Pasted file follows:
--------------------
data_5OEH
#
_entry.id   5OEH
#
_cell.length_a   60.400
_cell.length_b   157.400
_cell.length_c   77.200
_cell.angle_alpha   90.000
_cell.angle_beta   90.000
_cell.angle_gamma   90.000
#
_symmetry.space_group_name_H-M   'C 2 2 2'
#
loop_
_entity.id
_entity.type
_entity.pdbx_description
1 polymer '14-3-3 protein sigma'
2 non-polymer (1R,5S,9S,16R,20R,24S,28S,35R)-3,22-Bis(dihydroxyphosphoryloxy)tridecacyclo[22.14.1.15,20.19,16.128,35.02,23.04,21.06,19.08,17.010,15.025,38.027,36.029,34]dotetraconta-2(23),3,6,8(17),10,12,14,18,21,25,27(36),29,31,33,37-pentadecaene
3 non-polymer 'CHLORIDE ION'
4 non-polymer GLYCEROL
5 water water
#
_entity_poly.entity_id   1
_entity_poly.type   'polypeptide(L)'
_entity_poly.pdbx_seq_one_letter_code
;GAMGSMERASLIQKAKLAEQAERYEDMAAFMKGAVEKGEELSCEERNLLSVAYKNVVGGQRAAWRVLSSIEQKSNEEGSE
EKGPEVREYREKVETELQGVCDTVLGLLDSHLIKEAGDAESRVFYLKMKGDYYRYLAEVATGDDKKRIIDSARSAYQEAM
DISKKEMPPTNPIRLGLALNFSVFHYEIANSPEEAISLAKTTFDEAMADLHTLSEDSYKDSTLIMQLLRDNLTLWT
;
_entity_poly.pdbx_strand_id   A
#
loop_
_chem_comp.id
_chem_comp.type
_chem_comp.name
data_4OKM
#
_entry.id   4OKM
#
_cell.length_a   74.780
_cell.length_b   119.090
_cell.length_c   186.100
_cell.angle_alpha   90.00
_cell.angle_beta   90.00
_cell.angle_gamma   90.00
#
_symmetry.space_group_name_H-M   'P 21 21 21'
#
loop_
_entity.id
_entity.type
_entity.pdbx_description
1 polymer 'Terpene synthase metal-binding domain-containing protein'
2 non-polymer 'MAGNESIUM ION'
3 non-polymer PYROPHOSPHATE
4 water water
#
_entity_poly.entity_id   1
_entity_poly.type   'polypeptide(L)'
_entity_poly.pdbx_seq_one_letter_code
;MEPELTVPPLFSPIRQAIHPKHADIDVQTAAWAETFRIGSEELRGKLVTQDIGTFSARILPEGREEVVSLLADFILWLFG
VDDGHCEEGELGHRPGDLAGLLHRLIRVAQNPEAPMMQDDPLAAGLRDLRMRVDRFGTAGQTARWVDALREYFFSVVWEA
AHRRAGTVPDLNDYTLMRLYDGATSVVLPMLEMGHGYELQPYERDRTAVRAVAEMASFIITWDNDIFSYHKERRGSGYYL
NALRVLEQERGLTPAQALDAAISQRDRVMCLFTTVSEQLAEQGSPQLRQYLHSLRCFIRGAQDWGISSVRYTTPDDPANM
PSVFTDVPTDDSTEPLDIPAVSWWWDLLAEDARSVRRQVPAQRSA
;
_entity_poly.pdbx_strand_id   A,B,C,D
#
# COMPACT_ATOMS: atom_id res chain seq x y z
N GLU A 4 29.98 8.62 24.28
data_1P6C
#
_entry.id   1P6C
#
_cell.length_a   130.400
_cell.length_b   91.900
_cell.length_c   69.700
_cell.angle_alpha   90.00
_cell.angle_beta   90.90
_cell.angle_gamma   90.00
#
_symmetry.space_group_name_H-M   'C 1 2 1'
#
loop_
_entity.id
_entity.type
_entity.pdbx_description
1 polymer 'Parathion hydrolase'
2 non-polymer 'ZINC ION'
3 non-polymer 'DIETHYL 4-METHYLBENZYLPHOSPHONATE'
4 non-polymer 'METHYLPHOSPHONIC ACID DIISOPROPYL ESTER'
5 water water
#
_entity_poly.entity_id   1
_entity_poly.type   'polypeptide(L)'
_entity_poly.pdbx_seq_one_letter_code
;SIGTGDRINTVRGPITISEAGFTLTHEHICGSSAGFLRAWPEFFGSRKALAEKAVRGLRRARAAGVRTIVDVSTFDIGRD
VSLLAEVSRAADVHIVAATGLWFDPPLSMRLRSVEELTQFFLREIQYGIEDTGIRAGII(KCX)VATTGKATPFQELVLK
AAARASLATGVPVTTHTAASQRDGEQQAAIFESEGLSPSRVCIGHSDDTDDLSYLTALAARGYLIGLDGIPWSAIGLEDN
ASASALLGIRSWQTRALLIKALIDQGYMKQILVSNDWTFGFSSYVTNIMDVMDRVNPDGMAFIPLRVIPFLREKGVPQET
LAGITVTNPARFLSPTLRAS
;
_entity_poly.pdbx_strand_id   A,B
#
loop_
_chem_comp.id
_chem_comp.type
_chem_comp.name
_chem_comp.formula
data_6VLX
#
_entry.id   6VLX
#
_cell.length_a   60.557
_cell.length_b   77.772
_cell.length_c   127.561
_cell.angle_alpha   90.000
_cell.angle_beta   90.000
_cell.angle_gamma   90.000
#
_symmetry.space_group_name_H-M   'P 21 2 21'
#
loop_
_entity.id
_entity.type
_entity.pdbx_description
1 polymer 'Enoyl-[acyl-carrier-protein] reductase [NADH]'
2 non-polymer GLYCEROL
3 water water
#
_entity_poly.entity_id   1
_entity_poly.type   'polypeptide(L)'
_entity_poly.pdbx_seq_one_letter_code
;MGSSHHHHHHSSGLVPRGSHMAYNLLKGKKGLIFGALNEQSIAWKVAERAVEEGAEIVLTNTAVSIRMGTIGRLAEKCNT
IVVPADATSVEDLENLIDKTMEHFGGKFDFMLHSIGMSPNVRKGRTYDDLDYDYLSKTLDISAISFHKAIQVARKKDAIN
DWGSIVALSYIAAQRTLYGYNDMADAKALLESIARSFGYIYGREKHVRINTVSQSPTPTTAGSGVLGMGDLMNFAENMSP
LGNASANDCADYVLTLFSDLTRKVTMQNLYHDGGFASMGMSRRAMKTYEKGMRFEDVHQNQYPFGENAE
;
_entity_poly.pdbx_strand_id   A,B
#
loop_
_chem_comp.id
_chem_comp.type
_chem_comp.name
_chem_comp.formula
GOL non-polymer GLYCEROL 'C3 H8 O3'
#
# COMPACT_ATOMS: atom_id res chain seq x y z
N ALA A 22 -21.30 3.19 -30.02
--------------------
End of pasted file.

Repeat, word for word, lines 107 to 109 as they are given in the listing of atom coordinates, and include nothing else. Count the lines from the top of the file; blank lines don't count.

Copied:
_chem_comp.id
_chem_comp.type
_chem_comp.name